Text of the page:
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Vol. 87. Issue 1.
Pages 103-109 (January - February 2021)
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Vol. 87. Issue 1.
Pages 103-109 (January - February 2021)
Review article
DOI: 10.1016/j.bjorl.2020.09.014
Open Access
Risk factors for positive sentinel lymph nodes in head and neck melanoma — a survival analysis
Neide Lira Bonachelaa,
Corresponding author

Corresponding author.
, Luiz Paulo Kowalskib, André Bandiera de Oliveira Santosa,c
a Universidade Nove de Julho, Curso de Medicina, São Paulo, SP, Brazil
b Universidade de São Paulo, Faculdade de Medicina, São Paulo, SP, Brazil
c Instituto do Câncer do Estado de São Paulo, Ambulatório de Tumores Cutâneos na Cirurgia de Cabeça e Pescoço, São Paulo, SP, Brazil
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Figures (2)
Tables (2)
Table 1. Distribution of cases of cutaneous malignant melanoma of the head and neck according to demographic, clinical, anatomopathological variables, and vital status at the end of the follow-up period.
Table 2. Distribution of cases of cutaneous malignant melanoma of the head and neck submitted to sentinel lymph node screening according to demographic, clinical, anatomopathological variables and anatomopathological results related to cervical metastasis.
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Sentinel lymph node biopsy is the gold standard procedure for head and neck cutaneous melanoma staging.


To evaluate the technical aspects, positivity and prognostic effect of the cervico-facial sentinel lymph node biopsy.


Retrospective, unicentric study. From 2009 to 2014, 49 patients with cutaneous melanoma of the head and neck underwent surgery at Instituto do Câncer do Estado de São Paulo (ICESP).


Of the 49 patients, 5 had cervical metastasis at the moment of admission. Clark, Breslow and mitotic index were predictors of death. Among the 31 patients undergoing sentinel lymph node biopsy, 3 had positive sentinel lymph nodes (9.7%). Deaths were recorded in two of the cases with positive sentinel lymph nodes (66.6%), and in 5 (17.8%) of the patients with negative lymph nodes. The mean Breslow index was 11.3 mm for primary melanomas with positive sentinel lymph nodes and 4.3 mm for those with negative sentinel lymph nodes. Positivity was associated with Clark and Breslow levels. Malar location showed a protective effect on prognosis. The mean survival for patients with a mitotic index <3.5 was 181 months and 63.4 months for those with a mitotic index >3.5.


The frequency of positive sentinel lymph node biopsy in patients with malignant melanoma of the head and neck was lower than in other studies, although the sample consisted of individuals with advanced melanomas. The mitotic index was important for prognosis prediction.

Head and neck
Sentinel lymph node
Full Text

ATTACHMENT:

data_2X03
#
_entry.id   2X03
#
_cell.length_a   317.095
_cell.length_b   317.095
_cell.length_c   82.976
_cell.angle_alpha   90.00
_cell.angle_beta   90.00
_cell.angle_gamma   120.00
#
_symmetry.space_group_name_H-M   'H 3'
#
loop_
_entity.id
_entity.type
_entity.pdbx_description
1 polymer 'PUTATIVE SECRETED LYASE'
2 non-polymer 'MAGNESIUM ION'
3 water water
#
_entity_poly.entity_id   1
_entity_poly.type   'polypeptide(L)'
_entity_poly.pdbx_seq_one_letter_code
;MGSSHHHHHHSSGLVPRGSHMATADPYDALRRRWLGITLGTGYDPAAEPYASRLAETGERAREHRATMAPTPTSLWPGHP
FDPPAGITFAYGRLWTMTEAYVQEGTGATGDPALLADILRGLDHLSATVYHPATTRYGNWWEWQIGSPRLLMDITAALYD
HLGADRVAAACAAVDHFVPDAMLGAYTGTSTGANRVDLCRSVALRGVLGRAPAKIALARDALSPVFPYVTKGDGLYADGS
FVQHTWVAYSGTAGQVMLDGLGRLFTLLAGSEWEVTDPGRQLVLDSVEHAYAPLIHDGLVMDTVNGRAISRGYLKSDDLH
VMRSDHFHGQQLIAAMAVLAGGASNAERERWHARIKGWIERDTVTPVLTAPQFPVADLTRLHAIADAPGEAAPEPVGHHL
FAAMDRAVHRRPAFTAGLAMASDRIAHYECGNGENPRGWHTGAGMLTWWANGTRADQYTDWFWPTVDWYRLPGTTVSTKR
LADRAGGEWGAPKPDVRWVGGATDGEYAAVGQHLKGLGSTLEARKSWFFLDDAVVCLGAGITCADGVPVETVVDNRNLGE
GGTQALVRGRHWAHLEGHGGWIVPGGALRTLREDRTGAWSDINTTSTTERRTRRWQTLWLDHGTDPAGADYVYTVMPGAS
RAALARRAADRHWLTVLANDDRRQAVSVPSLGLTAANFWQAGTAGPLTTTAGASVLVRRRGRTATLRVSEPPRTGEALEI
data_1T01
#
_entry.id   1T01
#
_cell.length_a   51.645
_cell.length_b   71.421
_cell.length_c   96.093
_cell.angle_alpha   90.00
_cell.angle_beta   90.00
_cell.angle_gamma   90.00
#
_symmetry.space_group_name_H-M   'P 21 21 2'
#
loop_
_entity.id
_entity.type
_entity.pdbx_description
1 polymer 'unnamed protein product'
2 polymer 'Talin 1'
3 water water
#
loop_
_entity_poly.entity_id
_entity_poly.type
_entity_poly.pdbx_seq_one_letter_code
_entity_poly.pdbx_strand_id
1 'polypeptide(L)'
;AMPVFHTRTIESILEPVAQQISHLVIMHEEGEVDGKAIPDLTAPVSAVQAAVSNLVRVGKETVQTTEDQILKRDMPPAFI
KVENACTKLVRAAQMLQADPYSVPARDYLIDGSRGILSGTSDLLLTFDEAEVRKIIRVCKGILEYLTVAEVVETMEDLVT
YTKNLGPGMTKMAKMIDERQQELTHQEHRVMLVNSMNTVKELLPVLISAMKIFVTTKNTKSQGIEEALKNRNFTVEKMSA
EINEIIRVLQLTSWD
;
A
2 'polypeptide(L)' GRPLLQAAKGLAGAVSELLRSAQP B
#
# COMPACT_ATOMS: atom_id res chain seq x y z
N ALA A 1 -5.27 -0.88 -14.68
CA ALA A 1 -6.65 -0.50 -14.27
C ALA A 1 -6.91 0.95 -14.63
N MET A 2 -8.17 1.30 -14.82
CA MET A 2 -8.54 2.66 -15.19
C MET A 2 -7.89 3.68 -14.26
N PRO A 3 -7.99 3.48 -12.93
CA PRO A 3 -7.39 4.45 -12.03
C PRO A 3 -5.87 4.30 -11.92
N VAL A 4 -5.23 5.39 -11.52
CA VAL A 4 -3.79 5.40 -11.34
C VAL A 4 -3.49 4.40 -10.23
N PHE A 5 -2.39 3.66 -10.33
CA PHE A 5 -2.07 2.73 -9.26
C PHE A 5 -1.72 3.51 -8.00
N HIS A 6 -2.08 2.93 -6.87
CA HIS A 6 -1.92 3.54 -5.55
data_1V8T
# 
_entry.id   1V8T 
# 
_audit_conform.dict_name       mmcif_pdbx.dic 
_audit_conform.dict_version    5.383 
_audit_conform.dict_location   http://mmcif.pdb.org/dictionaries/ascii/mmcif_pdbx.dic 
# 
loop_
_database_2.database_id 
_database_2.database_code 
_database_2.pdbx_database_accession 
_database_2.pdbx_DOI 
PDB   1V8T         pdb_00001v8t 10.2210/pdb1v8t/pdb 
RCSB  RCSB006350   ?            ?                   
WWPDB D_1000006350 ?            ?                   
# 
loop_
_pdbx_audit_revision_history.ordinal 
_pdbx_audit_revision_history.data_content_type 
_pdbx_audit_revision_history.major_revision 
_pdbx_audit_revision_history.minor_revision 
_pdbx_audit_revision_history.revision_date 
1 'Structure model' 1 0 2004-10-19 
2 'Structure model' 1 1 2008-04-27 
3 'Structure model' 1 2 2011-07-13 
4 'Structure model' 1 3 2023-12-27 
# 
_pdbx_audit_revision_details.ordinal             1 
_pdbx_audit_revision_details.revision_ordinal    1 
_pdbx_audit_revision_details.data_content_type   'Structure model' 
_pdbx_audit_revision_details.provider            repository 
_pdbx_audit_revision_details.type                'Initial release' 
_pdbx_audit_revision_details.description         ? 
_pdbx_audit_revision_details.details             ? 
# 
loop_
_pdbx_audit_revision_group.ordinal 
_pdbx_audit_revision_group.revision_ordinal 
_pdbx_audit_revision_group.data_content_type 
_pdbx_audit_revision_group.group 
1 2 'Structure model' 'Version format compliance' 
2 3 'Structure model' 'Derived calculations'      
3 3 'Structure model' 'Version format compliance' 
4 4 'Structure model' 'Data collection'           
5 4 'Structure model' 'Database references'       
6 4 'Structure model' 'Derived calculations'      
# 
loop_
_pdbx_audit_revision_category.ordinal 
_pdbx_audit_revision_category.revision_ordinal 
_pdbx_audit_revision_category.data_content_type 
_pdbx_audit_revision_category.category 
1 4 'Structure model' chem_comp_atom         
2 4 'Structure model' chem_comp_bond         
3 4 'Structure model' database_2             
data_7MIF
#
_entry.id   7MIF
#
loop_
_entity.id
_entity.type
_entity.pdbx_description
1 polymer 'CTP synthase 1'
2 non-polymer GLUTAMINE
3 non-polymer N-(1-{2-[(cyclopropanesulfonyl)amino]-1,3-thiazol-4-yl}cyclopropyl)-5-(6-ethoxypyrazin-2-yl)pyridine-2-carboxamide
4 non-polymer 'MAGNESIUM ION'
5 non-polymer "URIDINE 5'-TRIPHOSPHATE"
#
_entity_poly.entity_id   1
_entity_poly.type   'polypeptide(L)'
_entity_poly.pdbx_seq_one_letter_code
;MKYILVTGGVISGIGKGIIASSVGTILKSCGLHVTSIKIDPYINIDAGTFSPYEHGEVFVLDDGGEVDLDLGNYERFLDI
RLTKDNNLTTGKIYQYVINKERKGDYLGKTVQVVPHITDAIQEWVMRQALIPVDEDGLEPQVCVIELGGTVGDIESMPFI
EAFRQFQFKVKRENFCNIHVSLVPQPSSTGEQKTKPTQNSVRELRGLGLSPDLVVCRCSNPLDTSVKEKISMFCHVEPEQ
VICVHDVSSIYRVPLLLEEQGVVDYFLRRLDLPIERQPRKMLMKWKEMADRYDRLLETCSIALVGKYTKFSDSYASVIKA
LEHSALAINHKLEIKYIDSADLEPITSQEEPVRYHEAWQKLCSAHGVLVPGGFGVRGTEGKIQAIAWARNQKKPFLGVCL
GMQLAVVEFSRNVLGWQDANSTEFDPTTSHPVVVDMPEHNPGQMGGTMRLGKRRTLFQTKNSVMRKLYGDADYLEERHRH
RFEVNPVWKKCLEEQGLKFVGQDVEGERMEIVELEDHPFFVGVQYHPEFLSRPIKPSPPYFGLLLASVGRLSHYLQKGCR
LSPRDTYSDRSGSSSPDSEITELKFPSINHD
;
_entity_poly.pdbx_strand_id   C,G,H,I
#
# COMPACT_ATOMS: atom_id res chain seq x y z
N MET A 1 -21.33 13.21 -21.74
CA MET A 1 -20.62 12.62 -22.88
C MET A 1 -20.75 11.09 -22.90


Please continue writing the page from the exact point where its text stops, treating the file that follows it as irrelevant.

Melanoma is the most lethal malignant skin tumor. The number of cases of the disease increases each year in Brazil and worldwide.1,2 According to the Brazilian National Cancer Institute (INCA, Instituto Nacional do Câncer) estimates, by 2020 8450 new cases of cutaneous melanoma are predicted in the country, of which 4200 may occur in men and 4250 in women.1 It has been estimated that 290,000 new cases and 61,000 deaths were recorded worldwide in 2018.1

Treatment is mainly surgical and the main prognostic indicators are: Breslow index, lymph node involvement (macro or micro-metastases), ulceration and mitotic index.3,4

The sentinel lymph node biopsy, developed by Morton in the early 1990s, became the gold standard for the staging of cutaneous melanomas, aiming to select cases for lymphadenectomy.4,5 There are peculiarities regarding the screening for sentinel lymph nodes in the head and neck region: experience shows that the use of a lesser amount of patent blue is desirable, in order to avoid tattooing by the dye6; it is not always possible to enlarge the most adequate margin in places such as the nose and periorbital region7; moreover, some authors describe a lower frequency of micro-metastases in sentinel lymph nodes for the cervicofacial region, when compared to melanomas draining to the axillary and inguinal regions.8–10

Technological advances have increased the accuracy of the results and improved the techniques used in the cervicofacial region, especially the fusion of lymphoscintigraphy and computed tomography imaging (SPECT-CT), and even minimizing the percentage of false-negative results in the sample.10 The current management provides for the screening of sentinel lymph nodes for melanomas with a Breslow index >1.0 mm (or below, if there is ulceration and/or positive mitotic index).2

The Brazilian reality implies a substantial number of patients treated by SUS who have advanced melanomas. Moreover, there are few services with integrated nuclear medicine to perform sentinel lymph node screening.11 At the Instituto do Câncer do Estado de São Paulo (ICESP), cervicofacial melanomas are treated by a multidisciplinary team, which includes the head and neck surgery team. The object of this study is an evaluation of the technical aspects, positivity and prognostic effect of sentinel lymph node screening.


This is a retrospective study, approved by the research ethics committee (opinion N. 743,366), which reviewed the medical records of 49 patients with primary cutaneous melanoma in the head and neck region, without distant metastasis at the time of the diagnosis, undergoing surgery at ICESP by the head and neck surgical team, between 2009 and 2014. The patients were treated consecutively by the same surgeon and had a minimum follow-up time of 5 years. Cases of mucosal melanoma and primary cutaneous tumors in other topographic regions, other than head and neck, were excluded.